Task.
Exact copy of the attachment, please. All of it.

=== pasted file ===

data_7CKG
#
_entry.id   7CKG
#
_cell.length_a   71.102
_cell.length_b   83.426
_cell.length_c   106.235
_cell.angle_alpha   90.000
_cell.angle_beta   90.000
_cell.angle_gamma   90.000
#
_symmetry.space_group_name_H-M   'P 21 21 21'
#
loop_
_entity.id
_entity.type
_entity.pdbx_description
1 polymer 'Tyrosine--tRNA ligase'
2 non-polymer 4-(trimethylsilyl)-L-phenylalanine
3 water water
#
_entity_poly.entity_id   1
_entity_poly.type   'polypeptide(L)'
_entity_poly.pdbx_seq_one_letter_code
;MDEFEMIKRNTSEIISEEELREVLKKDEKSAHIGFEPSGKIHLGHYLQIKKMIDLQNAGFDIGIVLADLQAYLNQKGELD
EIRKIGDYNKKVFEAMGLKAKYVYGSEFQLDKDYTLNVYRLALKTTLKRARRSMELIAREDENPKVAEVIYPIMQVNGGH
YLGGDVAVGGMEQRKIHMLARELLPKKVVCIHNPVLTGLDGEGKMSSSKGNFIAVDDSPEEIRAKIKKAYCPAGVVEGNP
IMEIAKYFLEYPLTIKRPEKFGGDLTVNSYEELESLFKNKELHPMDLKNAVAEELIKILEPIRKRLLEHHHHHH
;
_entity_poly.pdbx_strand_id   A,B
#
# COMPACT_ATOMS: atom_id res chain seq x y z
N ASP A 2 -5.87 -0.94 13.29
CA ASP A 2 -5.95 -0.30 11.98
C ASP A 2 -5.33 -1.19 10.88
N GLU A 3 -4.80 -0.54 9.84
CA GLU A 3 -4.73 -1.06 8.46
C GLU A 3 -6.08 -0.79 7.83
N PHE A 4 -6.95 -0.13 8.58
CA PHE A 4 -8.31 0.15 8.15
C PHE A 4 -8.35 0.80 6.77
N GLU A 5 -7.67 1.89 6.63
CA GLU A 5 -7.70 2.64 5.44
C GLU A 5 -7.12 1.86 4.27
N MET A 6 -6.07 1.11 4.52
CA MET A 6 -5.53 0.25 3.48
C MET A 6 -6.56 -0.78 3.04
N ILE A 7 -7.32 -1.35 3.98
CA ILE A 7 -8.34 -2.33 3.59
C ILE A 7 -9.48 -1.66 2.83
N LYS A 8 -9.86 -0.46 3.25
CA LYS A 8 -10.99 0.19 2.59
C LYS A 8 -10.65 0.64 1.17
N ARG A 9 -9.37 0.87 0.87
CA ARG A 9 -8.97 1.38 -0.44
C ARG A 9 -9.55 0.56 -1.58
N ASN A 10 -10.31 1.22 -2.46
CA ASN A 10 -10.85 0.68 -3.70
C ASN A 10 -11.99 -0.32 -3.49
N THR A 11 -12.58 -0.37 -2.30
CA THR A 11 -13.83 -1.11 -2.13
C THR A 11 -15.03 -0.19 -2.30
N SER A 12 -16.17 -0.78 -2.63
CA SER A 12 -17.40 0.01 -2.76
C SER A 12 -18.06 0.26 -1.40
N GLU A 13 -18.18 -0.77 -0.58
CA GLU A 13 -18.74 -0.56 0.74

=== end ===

data_7CKG
#
_entry.id   7CKG
#
_cell.length_a   71.102
_cell.length_b   83.426
_cell.length_c   106.235
_cell.angle_alpha   90.000
_cell.angle_beta   90.000
_cell.angle_gamma   90.000
#
_symmetry.space_group_name_H-M   'P 21 21 21'
#
loop_
_entity.id
_entity.type
_entity.pdbx_description
1 polymer 'Tyrosine--tRNA ligase'
2 non-polymer 4-(trimethylsilyl)-L-phenylalanine
3 water water
#
_entity_poly.entity_id   1
_entity_poly.type   'polypeptide(L)'
_entity_poly.pdbx_seq_one_letter_code
;MDEFEMIKRNTSEIISEEELREVLKKDEKSAHIGFEPSGKIHLGHYLQIKKMIDLQNAGFDIGIVLADLQAYLNQKGELD
EIRKIGDYNKKVFEAMGLKAKYVYGSEFQLDKDYTLNVYRLALKTTLKRARRSMELIAREDENPKVAEVIYPIMQVNGGH
YLGGDVAVGGMEQRKIHMLARELLPKKVVCIHNPVLTGLDGEGKMSSSKGNFIAVDDSPEEIRAKIKKAYCPAGVVEGNP
IMEIAKYFLEYPLTIKRPEKFGGDLTVNSYEELESLFKNKELHPMDLKNAVAEELIKILEPIRKRLLEHHHHHH
;
_entity_poly.pdbx_strand_id   A,B
#
# COMPACT_ATOMS: atom_id res chain seq x y z
N ASP A 2 -5.87 -0.94 13.29
CA ASP A 2 -5.95 -0.30 11.98
C ASP A 2 -5.33 -1.19 10.88
N GLU A 3 -4.80 -0.54 9.84
CA GLU A 3 -4.73 -1.06 8.46
C GLU A 3 -6.08 -0.79 7.83
N PHE A 4 -6.95 -0.13 8.58
CA PHE A 4 -8.31 0.15 8.15
C PHE A 4 -8.35 0.80 6.77
N GLU A 5 -7.67 1.89 6.63
CA GLU A 5 -7.70 2.64 5.44
C GLU A 5 -7.12 1.86 4.27
N MET A 6 -6.07 1.11 4.52
CA MET A 6 -5.53 0.25 3.48
C MET A 6 -6.56 -0.78 3.04
N ILE A 7 -7.32 -1.35 3.98
CA ILE A 7 -8.34 -2.33 3.59
C ILE A 7 -9.48 -1.66 2.83
N LYS A 8 -9.86 -0.46 3.25
CA LYS A 8 -10.99 0.19 2.59
C LYS A 8 -10.65 0.64 1.17
N ARG A 9 -9.37 0.87 0.87
CA ARG A 9 -8.97 1.38 -0.44
C ARG A 9 -9.55 0.56 -1.58
N ASN A 10 -10.31 1.22 -2.46
CA ASN A 10 -10.85 0.68 -3.70
C ASN A 10 -11.99 -0.32 -3.49
N THR A 11 -12.58 -0.37 -2.30
CA THR A 11 -13.83 -1.11 -2.13
C THR A 11 -15.03 -0.19 -2.30
N SER A 12 -16.17 -0.78 -2.63
CA SER A 12 -17.40 0.01 -2.76
C SER A 12 -18.06 0.26 -1.40
N GLU A 13 -18.18 -0.77 -0.58
CA GLU A 13 -18.74 -0.56 0.74